By Graeme Houston

FOR those of us committed to developing medical technology (MedTech) to help people around the world live long, healthy and fulfilling lives, the global response to Covid-19 has been revelatory.

We have seen what can be achieved when we work together towards a common goal. The ways in which the boundaries around academia, industry and healthcare systems have blurred could help spur life-saving innovation across multiple areas.

I head up Tayside Innovation MedTech Ecosystem (TIME), a translational research, training and clinical centre. TIME engages NHS, academia and commercial partners to contribute to the post-Covid recovery by developing innovative medical technologies and providing high-quality new jobs.

MedTech is with us before we are born (pregnancy tests, ultrasound and the like) and at every stage of our lives, from the everyday (the sticking plaster on a child’s knee) to the lifesaving (image-guided therapy). Spectacles, wheelchairs, stents, MRI scanners and pacemakers are examples of how MedTech aids prevention, diagnosis, and treatment.

MedTech has increasingly become about AI and other digital health tools that evaluate and communicate vital data. These tools are pivotal to healthcare innovation, and data is the key that will unlock more personalised, precision healthcare.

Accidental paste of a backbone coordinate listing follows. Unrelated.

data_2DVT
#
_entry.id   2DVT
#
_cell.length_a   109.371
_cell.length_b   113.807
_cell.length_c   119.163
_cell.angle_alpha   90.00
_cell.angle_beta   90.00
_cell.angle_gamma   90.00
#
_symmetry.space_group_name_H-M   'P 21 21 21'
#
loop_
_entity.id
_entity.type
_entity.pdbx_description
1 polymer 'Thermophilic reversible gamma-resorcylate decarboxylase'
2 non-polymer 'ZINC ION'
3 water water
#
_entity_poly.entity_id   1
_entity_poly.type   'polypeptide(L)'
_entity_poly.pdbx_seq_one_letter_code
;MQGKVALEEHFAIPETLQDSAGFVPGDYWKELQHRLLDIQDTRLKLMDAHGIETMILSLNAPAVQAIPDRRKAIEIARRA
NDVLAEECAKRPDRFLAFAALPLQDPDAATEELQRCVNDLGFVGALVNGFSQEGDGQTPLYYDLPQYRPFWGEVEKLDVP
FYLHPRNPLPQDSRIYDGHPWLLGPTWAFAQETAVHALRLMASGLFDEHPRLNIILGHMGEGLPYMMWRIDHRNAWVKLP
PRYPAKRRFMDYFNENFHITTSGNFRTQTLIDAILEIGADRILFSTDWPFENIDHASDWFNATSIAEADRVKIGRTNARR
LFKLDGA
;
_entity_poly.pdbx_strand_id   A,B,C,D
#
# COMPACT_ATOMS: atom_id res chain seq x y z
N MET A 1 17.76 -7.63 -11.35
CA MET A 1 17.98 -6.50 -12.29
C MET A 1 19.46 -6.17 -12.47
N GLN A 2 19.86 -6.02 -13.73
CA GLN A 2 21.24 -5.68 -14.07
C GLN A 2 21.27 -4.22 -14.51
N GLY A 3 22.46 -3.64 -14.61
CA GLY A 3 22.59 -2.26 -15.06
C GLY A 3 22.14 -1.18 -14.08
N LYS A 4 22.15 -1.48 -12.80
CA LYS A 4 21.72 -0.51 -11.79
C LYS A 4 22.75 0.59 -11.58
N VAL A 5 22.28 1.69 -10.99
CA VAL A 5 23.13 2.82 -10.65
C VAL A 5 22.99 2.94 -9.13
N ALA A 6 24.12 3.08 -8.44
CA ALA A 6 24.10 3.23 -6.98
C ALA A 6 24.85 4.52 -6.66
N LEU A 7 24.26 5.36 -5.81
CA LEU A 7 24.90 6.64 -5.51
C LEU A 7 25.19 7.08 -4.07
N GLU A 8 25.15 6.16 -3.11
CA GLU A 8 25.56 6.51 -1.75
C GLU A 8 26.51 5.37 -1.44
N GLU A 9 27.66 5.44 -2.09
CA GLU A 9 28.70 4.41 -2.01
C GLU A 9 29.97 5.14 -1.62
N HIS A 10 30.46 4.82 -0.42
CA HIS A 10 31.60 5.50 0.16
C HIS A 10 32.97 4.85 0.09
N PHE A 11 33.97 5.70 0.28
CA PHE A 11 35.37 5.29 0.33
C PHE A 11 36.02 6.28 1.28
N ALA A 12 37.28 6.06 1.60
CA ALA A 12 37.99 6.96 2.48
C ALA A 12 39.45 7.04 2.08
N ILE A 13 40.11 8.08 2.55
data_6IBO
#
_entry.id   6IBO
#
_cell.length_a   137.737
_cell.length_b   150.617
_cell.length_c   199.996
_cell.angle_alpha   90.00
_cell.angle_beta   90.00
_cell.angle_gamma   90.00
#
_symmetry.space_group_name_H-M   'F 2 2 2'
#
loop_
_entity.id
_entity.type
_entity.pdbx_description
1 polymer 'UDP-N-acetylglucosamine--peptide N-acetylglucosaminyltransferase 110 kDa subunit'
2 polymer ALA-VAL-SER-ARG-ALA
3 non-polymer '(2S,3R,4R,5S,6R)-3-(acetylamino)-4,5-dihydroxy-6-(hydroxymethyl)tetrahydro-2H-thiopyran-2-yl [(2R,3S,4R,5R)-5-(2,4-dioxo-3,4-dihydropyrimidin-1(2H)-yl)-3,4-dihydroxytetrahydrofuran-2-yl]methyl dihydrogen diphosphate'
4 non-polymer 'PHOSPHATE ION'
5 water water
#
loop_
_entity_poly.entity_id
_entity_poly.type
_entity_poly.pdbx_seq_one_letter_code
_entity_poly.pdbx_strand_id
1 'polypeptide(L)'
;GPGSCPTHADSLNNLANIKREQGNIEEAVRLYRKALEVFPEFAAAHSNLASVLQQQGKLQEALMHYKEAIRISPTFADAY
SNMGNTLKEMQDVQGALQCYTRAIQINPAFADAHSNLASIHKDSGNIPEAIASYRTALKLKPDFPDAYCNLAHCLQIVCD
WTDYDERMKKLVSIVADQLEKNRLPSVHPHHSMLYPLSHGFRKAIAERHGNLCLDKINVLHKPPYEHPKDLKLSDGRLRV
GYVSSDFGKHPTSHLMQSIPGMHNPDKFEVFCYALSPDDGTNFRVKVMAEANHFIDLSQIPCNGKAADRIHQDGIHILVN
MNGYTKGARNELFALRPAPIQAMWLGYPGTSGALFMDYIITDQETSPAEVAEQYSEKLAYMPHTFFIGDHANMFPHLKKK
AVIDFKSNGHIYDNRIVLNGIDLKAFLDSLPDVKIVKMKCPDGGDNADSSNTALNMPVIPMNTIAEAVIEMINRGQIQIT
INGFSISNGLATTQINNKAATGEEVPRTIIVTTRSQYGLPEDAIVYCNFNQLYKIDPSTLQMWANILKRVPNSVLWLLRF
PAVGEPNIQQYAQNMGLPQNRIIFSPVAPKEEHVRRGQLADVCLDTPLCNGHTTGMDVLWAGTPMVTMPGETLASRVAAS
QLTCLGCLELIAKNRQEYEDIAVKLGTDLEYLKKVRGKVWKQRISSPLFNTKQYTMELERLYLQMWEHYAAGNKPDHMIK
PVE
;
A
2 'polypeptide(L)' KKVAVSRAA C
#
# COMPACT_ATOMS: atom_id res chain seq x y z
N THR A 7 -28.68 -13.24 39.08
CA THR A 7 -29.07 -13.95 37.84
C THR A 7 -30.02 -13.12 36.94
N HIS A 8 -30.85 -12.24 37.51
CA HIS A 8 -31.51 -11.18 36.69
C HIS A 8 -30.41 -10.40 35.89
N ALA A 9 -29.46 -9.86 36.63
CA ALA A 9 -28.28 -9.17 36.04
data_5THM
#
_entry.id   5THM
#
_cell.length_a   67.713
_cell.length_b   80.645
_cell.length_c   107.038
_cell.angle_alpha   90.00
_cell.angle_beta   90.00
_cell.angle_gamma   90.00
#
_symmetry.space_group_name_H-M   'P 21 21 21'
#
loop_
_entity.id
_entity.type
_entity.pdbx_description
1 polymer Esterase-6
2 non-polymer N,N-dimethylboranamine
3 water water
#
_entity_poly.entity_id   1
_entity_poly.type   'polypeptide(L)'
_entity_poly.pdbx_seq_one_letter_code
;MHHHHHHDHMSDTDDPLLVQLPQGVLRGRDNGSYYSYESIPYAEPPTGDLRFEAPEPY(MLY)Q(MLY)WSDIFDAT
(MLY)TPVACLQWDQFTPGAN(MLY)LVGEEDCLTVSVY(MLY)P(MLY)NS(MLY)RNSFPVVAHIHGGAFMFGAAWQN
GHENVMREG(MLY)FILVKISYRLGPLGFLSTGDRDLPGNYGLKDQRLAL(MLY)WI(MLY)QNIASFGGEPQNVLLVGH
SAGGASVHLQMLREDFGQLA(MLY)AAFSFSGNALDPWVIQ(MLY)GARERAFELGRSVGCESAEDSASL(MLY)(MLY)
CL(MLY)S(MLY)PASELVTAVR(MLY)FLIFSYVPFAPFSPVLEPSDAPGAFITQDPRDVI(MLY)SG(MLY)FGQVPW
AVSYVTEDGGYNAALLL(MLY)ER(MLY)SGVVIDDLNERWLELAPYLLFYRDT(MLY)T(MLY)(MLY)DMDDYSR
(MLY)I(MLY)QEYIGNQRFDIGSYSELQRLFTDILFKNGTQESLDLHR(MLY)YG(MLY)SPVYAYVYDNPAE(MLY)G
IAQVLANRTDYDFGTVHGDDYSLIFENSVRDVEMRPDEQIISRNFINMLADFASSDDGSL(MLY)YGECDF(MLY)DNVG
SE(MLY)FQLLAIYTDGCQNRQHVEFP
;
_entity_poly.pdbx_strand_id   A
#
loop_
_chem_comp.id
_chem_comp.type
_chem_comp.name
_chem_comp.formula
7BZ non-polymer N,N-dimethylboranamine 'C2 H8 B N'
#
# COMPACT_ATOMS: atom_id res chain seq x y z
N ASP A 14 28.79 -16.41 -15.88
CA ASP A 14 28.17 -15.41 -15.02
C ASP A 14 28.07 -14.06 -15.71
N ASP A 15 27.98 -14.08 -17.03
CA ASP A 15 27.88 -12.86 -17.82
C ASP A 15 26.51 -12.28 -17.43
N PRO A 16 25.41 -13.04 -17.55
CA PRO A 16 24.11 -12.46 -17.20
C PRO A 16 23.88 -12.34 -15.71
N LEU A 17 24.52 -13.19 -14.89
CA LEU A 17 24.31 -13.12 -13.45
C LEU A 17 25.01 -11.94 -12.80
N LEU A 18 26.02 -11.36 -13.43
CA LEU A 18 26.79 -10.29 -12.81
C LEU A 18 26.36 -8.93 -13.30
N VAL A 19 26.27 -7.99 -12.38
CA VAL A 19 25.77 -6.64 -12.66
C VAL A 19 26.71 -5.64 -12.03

Previously, the silos that researchers, companies and health systems work in acted to stymie the transformative potential of MedTech, leading to skills gaps and not enough patient-centred development. Covid has shown how a synergistic approach can make rapid progress. As walls have come down, collaborations have accelerated technological changes, and interactions have become mutually beneficial rather than merely transactional.

The pandemic has demonstrated that the NHS can be agile and innovative, that industry is concerned with the common good, and that academia can affect significant change at cost and scale.

We now need to leverage the Covid experience in the MedTech sphere.

Already a globally recognised centre for clinical and data-driven healthcare innovation, the University of Dundee is uniquely placed to act as a catalyst for disruptive technologies. We have a proven track record of attracting commercial partners, are at the forefront of AI healthcare advancements and, by partnering with NHS Tayside, have access to some of the most robust, interlinked datasets in the world.

The challenge is now to deepen these relationships by developing an ecosystem where academics carrying out R&D, companies translating technological potential into real-world products and healthcare professionals share the same space. This is TIME.

We will support the science base, encourage companies to start and grow, and facilitate the adoption of innovative treatments and technologies. We will also ensure that the sector has access to a pool of talented people, creating high-quality jobs in the process.

The pain and sacrifices of the last year cannot be for nothing. We must use the lessons we have learnt to harness technological advances for the benefit of humankind. The ecosystem of academia, industry and healthcare systems is where it must start.

Graeme Houston is Professor of Clinical Imaging and co-lead of the Growing the Tay Cities Biomedical Cluster